How Do You Get a Featured Snippet?
They say imitation is the sincerest form of flattery, and you can learn a lot from websites that have already won featured snippets about how to get some for yourself. Consider these factors when deciding on and refining content to contend for featured snippets.
Focus on Keywords Where You’re Already in Top 10
Sites essentially need to be at least in the top 10 (and preferably in the top 5) for a keyword to have a realistic chance at winning position zero. The volatility of featured snippet spots is still pretty high, so you have a shot when you’re in any position on the front page, but especially if you’re looking to prioritize optimizing existing content for featured snippets, first focus on keywords where you’re already ranking in the top 5.
Make Your Content Featured Snippet-Friendly
As we said, featured snippets are not driven by schema, but instead, are chosen based on your content and how it is formated. Follow these guidelines when writing featured snippet-friendly content:
- Use lists, tables, and concise paragraphs in your articles
- To increase the likelihood that people will click through to the webpage of a featured snippet, include a long list or table, which is less likely to be shown in full in the featured snippet so users have to visit the site for the full answer
- To win the featured snippet image, add text in the image itself - We see early indications that it could help win you the featured snippet as its likely Google is using OCR to find text in some images. You can win the paragraph but not the associated image and vice versa, so it's important to optimize both the paragraph and image for the best chance to win both.
- Include a bullet list summary at the top or bottom of the page
- Write your content like a featured snippet hub would. Tee up the content with words that signal an answer is coming. Be explicit about the question you’re answering.
- Consider trigger words like “are, can,” and “how” for paragraph answers, or list triggers like, “best, improve,” and “results.” Ideas for more triggers on these MozCon slides.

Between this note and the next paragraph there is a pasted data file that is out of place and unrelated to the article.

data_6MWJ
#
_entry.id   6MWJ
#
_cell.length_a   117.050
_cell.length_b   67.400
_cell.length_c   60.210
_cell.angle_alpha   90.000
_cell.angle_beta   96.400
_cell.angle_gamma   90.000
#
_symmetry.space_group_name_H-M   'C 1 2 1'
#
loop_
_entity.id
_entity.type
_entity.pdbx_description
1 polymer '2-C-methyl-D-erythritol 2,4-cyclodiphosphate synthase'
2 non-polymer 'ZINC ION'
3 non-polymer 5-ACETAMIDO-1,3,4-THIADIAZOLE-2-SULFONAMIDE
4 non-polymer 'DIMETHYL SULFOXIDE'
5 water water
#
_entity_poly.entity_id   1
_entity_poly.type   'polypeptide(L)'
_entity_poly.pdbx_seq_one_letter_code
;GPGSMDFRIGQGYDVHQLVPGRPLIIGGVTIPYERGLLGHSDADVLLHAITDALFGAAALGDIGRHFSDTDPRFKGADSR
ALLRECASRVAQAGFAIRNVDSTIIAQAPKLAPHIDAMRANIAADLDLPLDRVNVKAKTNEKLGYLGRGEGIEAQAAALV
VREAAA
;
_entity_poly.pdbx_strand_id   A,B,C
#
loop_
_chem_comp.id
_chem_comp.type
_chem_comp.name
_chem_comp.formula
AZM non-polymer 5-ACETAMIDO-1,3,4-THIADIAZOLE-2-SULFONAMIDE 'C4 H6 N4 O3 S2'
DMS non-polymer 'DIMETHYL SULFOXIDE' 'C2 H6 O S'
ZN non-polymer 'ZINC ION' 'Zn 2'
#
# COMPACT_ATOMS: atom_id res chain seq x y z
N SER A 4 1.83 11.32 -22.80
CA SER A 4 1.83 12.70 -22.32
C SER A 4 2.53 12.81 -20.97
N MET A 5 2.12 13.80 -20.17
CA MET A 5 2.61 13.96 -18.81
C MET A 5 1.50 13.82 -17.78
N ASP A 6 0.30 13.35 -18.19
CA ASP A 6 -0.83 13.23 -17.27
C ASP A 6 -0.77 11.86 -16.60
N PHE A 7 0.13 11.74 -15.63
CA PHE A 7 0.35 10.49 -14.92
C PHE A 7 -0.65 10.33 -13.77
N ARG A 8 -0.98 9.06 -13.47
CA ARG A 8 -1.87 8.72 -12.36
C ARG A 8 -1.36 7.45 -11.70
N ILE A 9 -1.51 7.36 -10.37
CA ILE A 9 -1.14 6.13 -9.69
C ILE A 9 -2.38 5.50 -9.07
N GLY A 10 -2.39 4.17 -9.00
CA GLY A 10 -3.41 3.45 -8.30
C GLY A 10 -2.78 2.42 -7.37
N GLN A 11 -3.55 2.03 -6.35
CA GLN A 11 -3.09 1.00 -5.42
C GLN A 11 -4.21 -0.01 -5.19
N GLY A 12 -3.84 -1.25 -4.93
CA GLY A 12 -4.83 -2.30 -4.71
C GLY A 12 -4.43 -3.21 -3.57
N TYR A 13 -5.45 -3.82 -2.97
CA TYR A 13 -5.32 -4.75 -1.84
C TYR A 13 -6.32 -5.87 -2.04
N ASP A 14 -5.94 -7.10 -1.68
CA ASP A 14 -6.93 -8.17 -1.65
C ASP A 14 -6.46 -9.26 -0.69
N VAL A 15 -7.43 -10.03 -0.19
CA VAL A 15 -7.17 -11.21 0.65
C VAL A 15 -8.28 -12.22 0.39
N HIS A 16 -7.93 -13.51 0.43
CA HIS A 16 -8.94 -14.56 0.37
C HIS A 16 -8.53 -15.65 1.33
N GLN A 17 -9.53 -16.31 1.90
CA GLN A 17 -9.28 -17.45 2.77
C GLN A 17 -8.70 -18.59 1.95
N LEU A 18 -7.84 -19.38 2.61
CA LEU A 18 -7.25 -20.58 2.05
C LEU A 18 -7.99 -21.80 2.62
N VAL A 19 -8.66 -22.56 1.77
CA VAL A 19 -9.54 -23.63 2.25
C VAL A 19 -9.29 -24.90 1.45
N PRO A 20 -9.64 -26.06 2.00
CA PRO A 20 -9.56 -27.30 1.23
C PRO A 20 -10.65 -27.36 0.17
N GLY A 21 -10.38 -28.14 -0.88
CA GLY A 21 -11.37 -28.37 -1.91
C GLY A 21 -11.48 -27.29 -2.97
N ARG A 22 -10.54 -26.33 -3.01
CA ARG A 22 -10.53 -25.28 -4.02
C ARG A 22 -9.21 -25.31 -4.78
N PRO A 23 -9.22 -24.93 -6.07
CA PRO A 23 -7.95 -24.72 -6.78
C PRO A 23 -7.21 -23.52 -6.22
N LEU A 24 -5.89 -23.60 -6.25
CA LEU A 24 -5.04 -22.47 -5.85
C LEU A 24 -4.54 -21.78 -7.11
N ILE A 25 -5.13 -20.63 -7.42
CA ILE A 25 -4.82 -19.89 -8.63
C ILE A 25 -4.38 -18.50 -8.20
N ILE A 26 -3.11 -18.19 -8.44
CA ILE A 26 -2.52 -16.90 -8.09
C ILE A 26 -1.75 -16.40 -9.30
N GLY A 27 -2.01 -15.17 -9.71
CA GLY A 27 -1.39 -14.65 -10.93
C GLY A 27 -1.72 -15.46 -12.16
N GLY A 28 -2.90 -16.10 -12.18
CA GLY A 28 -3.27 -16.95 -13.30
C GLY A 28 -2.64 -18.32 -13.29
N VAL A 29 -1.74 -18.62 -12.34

- Your content should follow the rules of journalism. Answer “Who, what, when, where, why” and “how” questions. For example, if the question is, “What are the most important points of this topic?” your content should say, “The most important points of this topic are…”
Spruce up your HTML, meta, and images
- List tags and table tags should be clearly structured in html
- Optimize images: Include alt text, keywords, and a descriptive title. Name your file descriptively rather than a generic file name. The header above your image should speak to what you’re trying to rank for. However, image URL isn’t ranked.
- Your content should have a clear header and subheader structure, especially H2 and H3 tags denoting different sections in your content
Leaving Feedback on Competitor Featured Snippets
Taking the steps above will ensure that you’ve followed best practices to earn featured snippets. Another strategy you can use is evaluating your competitors’ snippets and leaving feedback on any that have less-than-perfect answers.
Focus on competitor answers that could use improvement. Write a better answer than they have, and optimize your page in an attempt to overtake the snippet. Once you’ve made edits to your own content, re-index the page using Google Search Console. Then, leave feedback on the featured snippet (using the 'feedback' link found under the snippet), with details on how the answer could be better. (Note: Don’t abuse this button. It should be used when you see clear improvements that could be made to the answers.)
Where do you go from here?
You’ve identified your owned featured snippets and those of your competitors. You’ve found the highest potential keywords that you can try and rank for and have optimized accordingly. Plus, you’ve sent feedback to Google about competitor snippets that could be better. What comes next?
First, track your efforts. Whether that’s through a tool like SEMrush, Ahrefs, Google Search Console or a spreadsheet, track what you’re trying to rank for and monitor it over time. Take notes on the changes you’ve made, and identify patterns in any snippets you win. That can help you better revise content in the future to win more snippets. Google Search Console can also help you track click-through rates of rich results to get a sense of what kind of traffic featured snippets are generating for you.
Next, make a list of priorities for snippets that will be harder to win. You can use your current performance to decide where to expand. Consider what you want your site to be known for as well. Is your expertise coming out in your featured snippets? How could you write more content around that to increase the likeliness that it will?
Lastly, if for any reason, you want to opt-out of featured snippets on a page, you can add code to tell Google not to consider the page for that feature. That means you leave that field open for competitors, so opt out wisely.
Summary: How to Get a Featured Snippet on Google
- Use lists, tables, and concise paragraphs in your article
- To win the featured snippet image, add text in the image itself
- Include a bullet list summary at the top or bottom of page
- Use words that signal an answer and be explicit about the question you’re answering
- Consider trigger words like “are, can,” and “how” for paragraph answers, or list triggers like, “best, improve,” and “results.”
- Follow the rules of journalism: Answer “Who, what, when, where, why” and “how” questions.
- Use clean code for your HTML, meta tags, images, list tags, and table tags
- Optimize for images by including alt text, keywords, a descriptive titleand file name as well as a header above the image with target keyword
- Structure content with a clear header and subheader layout, especially H2 and H3 tags denoting different sections